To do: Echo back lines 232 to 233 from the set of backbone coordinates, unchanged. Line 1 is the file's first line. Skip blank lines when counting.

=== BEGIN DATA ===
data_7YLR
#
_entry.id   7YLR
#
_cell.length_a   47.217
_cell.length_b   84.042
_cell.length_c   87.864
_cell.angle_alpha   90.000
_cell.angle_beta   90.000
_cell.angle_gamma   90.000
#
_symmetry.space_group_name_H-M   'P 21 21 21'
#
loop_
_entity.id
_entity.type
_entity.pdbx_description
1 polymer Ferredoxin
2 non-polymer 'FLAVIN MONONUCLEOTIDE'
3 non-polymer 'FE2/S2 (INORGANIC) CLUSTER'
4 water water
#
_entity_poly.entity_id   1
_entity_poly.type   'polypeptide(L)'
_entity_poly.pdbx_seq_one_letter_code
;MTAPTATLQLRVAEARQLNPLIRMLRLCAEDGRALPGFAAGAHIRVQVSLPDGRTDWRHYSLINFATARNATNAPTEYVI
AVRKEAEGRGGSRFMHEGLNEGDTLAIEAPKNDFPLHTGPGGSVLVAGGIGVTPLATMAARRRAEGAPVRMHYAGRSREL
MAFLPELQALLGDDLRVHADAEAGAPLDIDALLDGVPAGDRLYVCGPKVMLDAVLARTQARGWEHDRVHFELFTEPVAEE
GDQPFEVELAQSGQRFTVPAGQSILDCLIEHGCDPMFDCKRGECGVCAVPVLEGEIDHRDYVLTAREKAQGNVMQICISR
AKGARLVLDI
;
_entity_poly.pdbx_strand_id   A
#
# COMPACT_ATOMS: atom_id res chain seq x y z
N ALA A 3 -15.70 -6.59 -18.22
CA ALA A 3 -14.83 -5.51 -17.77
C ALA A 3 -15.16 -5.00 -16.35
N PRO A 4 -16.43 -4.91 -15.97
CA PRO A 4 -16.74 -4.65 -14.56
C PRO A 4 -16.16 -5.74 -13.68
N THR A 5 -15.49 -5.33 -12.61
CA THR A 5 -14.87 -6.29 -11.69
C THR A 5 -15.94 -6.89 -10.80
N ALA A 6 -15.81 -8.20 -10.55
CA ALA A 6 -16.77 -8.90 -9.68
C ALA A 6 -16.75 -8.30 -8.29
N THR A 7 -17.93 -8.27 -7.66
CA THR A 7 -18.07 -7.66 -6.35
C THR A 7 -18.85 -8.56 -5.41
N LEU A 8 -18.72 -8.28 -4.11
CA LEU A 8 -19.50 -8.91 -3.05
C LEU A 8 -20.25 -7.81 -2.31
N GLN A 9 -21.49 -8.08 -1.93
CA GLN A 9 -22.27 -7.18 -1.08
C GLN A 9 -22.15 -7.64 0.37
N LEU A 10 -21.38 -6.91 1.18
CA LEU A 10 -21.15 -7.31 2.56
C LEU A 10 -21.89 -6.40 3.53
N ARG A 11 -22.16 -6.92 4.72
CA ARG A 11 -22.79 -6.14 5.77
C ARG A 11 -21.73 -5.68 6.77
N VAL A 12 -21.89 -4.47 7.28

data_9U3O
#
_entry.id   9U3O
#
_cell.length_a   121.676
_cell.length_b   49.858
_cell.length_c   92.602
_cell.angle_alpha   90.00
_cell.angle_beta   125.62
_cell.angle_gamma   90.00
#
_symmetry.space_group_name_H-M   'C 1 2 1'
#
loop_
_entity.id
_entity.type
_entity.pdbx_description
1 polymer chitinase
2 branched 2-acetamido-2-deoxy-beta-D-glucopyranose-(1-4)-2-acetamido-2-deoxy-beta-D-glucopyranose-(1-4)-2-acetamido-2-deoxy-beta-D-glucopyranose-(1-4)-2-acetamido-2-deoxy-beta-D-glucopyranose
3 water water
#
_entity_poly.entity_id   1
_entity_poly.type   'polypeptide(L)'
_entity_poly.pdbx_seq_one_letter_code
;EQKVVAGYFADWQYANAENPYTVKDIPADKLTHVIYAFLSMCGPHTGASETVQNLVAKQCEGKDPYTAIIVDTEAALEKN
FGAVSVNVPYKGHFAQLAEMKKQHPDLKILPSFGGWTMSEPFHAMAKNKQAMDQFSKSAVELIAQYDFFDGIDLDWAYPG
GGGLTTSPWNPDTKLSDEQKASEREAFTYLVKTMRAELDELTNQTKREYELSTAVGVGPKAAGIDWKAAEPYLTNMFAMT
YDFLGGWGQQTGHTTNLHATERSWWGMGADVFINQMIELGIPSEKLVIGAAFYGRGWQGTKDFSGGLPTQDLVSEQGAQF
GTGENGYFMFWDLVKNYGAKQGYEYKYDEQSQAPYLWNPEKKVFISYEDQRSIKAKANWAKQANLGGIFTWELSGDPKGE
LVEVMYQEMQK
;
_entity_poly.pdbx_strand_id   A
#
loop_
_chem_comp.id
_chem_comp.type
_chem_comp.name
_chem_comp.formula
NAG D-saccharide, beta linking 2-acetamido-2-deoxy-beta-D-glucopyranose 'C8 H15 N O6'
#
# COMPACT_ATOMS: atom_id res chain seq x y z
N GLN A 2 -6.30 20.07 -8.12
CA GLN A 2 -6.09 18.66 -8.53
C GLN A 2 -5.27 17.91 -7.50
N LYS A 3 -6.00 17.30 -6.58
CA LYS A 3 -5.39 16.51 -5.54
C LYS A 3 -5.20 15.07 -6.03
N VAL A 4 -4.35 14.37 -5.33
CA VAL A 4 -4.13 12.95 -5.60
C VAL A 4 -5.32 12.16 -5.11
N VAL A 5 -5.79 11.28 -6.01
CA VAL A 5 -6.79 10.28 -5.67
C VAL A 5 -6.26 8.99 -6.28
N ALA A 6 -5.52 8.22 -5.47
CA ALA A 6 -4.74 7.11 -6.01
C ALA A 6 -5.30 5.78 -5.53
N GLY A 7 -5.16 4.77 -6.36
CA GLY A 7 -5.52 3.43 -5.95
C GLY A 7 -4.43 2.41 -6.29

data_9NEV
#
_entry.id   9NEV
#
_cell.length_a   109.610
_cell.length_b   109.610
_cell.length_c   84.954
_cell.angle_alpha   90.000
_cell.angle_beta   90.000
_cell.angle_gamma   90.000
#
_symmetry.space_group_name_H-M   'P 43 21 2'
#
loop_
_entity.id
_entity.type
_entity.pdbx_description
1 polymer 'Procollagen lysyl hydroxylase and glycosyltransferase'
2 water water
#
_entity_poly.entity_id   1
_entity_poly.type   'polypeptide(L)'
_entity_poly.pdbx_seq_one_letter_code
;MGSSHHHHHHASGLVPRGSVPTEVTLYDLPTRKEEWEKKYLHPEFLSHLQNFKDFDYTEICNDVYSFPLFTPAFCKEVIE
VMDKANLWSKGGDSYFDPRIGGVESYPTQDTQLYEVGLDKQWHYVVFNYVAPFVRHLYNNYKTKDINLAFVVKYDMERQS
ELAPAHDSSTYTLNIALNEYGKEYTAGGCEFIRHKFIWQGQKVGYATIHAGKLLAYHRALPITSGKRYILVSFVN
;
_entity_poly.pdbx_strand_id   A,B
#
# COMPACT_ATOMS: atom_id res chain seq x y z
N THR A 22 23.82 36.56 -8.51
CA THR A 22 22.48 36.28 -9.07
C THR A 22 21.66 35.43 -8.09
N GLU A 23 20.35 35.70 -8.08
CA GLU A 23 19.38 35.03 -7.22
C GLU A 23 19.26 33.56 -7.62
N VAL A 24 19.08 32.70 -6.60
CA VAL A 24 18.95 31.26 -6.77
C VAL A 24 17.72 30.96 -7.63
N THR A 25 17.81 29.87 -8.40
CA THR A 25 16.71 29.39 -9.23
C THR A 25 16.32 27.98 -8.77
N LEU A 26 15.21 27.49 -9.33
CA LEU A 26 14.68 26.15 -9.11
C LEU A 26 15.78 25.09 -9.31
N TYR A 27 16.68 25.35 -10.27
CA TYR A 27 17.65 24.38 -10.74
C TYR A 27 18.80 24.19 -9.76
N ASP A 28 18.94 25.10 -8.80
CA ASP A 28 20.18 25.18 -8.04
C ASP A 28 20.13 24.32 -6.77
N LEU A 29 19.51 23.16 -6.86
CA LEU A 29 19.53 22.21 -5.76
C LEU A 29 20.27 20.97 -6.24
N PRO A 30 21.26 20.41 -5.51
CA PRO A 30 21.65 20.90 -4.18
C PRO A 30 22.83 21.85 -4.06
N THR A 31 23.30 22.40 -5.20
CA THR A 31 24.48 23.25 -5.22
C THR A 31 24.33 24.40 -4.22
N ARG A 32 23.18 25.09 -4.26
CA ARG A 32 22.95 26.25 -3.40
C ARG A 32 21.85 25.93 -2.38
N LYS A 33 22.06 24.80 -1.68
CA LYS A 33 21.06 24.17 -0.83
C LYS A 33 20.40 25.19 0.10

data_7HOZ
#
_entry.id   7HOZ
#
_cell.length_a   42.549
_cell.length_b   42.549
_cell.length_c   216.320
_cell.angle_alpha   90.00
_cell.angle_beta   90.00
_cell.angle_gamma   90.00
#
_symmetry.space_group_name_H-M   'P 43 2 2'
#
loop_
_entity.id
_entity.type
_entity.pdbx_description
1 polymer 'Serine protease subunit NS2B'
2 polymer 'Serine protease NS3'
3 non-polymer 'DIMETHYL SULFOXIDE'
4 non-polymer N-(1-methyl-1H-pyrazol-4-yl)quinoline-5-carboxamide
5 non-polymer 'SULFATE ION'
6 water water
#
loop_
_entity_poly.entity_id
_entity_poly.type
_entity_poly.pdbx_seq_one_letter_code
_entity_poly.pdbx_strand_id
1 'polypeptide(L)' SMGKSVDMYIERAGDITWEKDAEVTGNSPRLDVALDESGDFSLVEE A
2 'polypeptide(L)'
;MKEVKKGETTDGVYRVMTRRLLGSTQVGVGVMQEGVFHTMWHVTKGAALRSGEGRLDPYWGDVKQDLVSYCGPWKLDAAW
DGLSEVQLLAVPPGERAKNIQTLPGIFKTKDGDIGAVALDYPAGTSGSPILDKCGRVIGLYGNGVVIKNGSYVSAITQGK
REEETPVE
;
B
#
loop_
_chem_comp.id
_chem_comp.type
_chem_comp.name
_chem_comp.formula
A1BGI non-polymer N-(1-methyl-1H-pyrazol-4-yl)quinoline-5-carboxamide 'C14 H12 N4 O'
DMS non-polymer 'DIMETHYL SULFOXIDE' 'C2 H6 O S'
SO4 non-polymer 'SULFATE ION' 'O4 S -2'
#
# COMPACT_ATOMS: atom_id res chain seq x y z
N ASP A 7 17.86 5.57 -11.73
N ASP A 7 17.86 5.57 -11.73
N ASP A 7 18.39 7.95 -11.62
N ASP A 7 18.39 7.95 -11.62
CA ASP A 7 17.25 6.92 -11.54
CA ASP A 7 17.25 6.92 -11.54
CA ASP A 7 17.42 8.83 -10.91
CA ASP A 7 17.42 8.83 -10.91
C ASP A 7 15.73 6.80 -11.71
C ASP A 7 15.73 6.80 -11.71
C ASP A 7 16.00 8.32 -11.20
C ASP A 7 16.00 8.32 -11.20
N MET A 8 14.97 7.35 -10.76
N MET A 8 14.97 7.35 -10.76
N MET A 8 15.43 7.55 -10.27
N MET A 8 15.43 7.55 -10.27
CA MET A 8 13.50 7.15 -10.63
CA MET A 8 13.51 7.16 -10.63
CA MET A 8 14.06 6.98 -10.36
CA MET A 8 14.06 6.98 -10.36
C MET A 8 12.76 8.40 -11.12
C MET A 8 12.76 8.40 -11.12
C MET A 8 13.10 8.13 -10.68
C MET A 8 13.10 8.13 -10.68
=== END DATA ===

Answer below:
SO4 non-polymer 'SULFATE ION' 'O4 S -2'
#